The structure was basically the hardest part of the novel. I thought I was going to lose my mind making it all fit together. Sometimes I was sure I actually had lost my mind. There was an especially bad winter I was living in Leipzig, where I spent a lot of time walking around feeling like I was never going to finish and everything was hopeless. It was a very difficult time. The longer the novel was unfinished, the more it endangered my ability to keep teaching, which was a large part of my income. It endangered my ability to get further grants. It endangered my relationship, because I had been working on the novel so obsessively for so long that my partner felt widowed by the project. Everything in my life felt like it was being crushed to death underneath this problem: How should the novel be structured?

How did you break through that?

Actually, my first ideas about the novel, the ones that for a long time I trusted least, were the ones that solved the problem. I’d run as far away from them as I could. But the only answer was the first answer: It would be a retrospective novel about Lilliet looking back on these different pieces of her life and trying to make sense of them. The idea that she may be cursed was also one of those old ideas—she’s afraid she’s destined to repeat the fate of her characters. But I’d worried that was too corny. Finally I realized I had no business writing a novel about opera if I wasn’t going to be able to risk being corny.

You published Edinburgh in 2001. What made the journey to the second novel so long?

I had the idea for it around 2000, around the time Edinburgh was going out on submission. And there was an incredible amount of excitement about The Queen of the Night even back then. Sorry, that sounds horribly conceited. It dwarfed the attention to Edinburgh. There was the novel I was trying to sell and there was this, like, two paragraphs about a novel I might write in the future, and every publisher was like: Can you do that one?

That sounds like a mind-fuck.

It was incredibly depressing. I’d already tried to find a publisher for a previous manuscript, which was bigger, more ambitious—I’d wanted to write a Great American Novel–type novel but centered on the AIDS activists in San Francisco and New York. That got nowhere, no surprise. Then I sat down to try to write Edinburgh, an autobiographical novel, and that took five years to write and two years to sell. So when publishers were saying, can you write this other one now? I thought: If I keep going back to see if publishers like something, where am I going get in my life? So I found an independent publisher for Edinburgh, and tried to move on. But in the aftermath, I was pretty bitter. I didn’t feel like I’d tried to do anything particularly more difficult with Edinburgh than any other …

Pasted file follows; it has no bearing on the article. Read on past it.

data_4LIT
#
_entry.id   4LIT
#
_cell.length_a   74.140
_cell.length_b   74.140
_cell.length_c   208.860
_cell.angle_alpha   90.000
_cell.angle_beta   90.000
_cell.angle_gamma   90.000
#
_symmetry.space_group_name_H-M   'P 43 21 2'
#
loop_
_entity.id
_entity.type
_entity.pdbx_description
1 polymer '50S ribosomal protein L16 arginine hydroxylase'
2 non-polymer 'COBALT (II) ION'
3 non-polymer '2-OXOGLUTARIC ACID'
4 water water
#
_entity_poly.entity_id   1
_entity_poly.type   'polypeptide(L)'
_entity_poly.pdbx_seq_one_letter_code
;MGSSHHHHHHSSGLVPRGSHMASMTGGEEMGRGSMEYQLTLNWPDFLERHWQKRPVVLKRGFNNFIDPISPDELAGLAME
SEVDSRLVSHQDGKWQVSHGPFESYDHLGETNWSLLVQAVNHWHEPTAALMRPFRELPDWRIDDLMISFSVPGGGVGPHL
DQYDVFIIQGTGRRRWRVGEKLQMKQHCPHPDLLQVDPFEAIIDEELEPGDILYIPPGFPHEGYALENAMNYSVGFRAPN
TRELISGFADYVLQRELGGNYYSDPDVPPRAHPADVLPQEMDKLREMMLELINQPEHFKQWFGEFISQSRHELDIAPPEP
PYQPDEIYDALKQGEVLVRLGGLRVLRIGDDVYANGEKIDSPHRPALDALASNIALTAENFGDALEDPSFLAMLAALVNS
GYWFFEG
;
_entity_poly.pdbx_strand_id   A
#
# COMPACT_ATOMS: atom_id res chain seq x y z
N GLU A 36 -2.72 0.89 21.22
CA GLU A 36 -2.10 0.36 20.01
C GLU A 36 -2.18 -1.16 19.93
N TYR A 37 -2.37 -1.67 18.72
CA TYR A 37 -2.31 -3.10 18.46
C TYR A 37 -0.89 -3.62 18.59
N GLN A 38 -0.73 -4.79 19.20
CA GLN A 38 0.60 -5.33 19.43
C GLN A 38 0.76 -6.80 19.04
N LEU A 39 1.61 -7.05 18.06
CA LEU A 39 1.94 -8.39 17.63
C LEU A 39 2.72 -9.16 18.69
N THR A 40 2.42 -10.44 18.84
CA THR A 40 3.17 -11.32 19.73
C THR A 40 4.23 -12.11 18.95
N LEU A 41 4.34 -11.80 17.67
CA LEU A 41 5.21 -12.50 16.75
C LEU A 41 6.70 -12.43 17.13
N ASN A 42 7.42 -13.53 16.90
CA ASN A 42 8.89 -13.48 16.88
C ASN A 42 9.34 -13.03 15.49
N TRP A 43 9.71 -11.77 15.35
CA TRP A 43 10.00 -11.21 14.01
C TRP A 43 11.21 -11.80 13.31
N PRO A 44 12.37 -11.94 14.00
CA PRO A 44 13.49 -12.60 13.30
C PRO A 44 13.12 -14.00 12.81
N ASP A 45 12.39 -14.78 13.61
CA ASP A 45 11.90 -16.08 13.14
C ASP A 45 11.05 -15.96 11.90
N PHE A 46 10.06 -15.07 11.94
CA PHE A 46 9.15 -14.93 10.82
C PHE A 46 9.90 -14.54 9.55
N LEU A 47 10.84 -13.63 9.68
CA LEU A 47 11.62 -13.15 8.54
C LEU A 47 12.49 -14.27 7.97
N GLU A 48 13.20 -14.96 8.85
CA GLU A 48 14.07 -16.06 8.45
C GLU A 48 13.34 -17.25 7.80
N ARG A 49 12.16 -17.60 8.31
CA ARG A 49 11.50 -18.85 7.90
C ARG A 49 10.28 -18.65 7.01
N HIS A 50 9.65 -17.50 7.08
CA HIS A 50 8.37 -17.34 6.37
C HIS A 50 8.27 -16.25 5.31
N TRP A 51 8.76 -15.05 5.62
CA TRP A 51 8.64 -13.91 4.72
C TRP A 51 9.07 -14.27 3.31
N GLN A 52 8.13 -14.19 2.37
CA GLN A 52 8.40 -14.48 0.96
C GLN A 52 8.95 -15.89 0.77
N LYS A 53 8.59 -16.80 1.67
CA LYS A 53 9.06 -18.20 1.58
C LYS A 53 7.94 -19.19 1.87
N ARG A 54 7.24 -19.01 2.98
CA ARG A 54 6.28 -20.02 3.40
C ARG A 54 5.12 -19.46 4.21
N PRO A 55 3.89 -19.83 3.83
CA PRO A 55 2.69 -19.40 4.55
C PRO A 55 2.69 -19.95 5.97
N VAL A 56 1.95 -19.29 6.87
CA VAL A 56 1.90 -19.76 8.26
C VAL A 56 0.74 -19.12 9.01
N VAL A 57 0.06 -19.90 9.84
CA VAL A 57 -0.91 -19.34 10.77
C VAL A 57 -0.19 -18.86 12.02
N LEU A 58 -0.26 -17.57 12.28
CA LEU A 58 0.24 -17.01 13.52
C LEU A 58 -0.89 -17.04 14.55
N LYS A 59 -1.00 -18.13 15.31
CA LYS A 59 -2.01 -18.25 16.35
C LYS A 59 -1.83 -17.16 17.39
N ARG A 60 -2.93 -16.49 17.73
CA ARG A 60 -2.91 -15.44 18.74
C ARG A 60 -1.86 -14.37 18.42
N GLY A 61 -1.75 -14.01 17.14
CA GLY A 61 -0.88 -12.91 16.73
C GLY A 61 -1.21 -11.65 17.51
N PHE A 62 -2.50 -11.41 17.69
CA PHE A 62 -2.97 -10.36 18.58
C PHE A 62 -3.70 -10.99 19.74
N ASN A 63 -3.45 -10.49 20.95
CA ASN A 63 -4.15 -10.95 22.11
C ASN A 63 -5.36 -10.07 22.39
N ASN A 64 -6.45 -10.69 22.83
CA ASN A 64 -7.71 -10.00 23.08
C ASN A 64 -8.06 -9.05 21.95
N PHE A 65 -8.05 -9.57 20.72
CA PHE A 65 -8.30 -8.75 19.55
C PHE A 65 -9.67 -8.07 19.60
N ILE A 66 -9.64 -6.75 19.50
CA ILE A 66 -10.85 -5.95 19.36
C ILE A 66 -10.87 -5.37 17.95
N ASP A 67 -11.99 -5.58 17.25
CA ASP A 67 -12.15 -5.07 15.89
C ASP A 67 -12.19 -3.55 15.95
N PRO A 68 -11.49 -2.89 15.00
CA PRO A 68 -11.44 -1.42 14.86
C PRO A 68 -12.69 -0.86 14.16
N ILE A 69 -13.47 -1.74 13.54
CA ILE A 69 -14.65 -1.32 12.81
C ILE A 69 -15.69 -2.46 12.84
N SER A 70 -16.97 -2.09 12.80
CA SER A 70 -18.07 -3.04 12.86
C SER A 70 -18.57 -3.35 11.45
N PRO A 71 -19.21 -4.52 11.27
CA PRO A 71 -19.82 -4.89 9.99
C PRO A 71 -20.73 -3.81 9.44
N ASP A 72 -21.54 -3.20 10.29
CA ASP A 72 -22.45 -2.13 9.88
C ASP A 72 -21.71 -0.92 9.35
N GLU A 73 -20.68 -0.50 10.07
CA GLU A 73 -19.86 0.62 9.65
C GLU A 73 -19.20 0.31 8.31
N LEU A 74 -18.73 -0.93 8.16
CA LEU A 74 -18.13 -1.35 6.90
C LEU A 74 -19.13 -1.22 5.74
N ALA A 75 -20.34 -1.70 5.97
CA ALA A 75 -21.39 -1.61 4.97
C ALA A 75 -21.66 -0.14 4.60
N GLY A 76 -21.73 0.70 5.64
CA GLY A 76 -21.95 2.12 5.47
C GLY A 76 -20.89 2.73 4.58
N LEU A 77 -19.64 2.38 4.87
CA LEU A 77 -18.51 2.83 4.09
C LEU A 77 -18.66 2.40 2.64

Debut novel?

Yeah, exactly. So it took me a while to get back to The Queen of the Night. I was angry with it as an idea because I felt like it had sort of ruined my life, by taking so much attention away from Edinburgh. So it essentially languished in a drawer until 2004, when I pulled it out, dusted it off and thought, Oh, I actually really like this idea.

When you turned it in the first time your editor seemed perfectly happy with it.

Andrea Schulz became my editor in 2009. She loved the novel right away, and I’m really grateful to her for that, because I really did need that boost of enthusiasm at the time. So I can’t thank her enough for this eventual publication, especially with her being so kind as to allow me to hold the novel and restructure it in 2013.

I don’t think I’ve ever seen a novel pulled so late before.

It’s pretty rare. In general publishers don’t want to do it. And why would they? I think everyone involved thought the novel was fine just the way it was. But the only thing, in the end, that protects you is that you did the book the way you wanted to, because then if it succeeds or fails, at least you have that satisfaction. At least you didn’t compromise and then fail. If you compromise and then you succeed, that’s another kind of feeling. But if you compromise and fail, it’s two failures at least.

This interview has been edited and condensed for clarity.

The Queen of the Night by Alexander Chee. Houghton Mifflin Harcourt.

See all the pieces in the Slate Book Review.